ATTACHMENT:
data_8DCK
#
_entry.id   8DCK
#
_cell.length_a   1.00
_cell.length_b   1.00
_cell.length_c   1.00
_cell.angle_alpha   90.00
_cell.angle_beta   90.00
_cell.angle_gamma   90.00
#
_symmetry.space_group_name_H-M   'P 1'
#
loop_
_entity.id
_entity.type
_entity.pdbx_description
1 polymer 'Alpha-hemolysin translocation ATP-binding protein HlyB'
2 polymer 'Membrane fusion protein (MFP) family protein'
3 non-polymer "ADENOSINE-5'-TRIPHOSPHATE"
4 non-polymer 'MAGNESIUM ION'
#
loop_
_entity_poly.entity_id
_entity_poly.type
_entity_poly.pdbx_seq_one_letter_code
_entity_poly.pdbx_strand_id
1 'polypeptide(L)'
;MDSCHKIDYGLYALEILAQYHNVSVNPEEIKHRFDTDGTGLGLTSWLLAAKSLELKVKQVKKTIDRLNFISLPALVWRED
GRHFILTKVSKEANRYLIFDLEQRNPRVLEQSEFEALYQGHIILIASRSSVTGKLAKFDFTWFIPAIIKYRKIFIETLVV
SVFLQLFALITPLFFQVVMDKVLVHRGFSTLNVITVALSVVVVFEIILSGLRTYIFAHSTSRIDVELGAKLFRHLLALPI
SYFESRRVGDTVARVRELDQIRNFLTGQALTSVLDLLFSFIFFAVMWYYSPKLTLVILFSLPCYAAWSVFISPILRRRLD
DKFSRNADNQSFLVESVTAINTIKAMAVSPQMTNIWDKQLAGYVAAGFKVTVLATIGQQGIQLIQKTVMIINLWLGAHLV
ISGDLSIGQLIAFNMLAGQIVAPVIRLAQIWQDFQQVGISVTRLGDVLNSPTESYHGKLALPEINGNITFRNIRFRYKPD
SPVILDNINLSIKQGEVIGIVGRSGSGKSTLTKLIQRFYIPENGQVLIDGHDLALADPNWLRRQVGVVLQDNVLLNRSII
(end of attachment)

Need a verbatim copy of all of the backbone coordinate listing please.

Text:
data_8DCK
#
_entry.id   8DCK
#
_cell.length_a   1.00
_cell.length_b   1.00
_cell.length_c   1.00
_cell.angle_alpha   90.00
_cell.angle_beta   90.00
_cell.angle_gamma   90.00
#
_symmetry.space_group_name_H-M   'P 1'
#
loop_
_entity.id
_entity.type
_entity.pdbx_description
1 polymer 'Alpha-hemolysin translocation ATP-binding protein HlyB'
2 polymer 'Membrane fusion protein (MFP) family protein'
3 non-polymer "ADENOSINE-5'-TRIPHOSPHATE"
4 non-polymer 'MAGNESIUM ION'
#
loop_
_entity_poly.entity_id
_entity_poly.type
_entity_poly.pdbx_seq_one_letter_code
_entity_poly.pdbx_strand_id
1 'polypeptide(L)'
;MDSCHKIDYGLYALEILAQYHNVSVNPEEIKHRFDTDGTGLGLTSWLLAAKSLELKVKQVKKTIDRLNFISLPALVWRED
GRHFILTKVSKEANRYLIFDLEQRNPRVLEQSEFEALYQGHIILIASRSSVTGKLAKFDFTWFIPAIIKYRKIFIETLVV
SVFLQLFALITPLFFQVVMDKVLVHRGFSTLNVITVALSVVVVFEIILSGLRTYIFAHSTSRIDVELGAKLFRHLLALPI
SYFESRRVGDTVARVRELDQIRNFLTGQALTSVLDLLFSFIFFAVMWYYSPKLTLVILFSLPCYAAWSVFISPILRRRLD
DKFSRNADNQSFLVESVTAINTIKAMAVSPQMTNIWDKQLAGYVAAGFKVTVLATIGQQGIQLIQKTVMIINLWLGAHLV
ISGDLSIGQLIAFNMLAGQIVAPVIRLAQIWQDFQQVGISVTRLGDVLNSPTESYHGKLALPEINGNITFRNIRFRYKPD
SPVILDNINLSIKQGEVIGIVGRSGSGKSTLTKLIQRFYIPENGQVLIDGHDLALADPNWLRRQVGVVLQDNVLLNRSII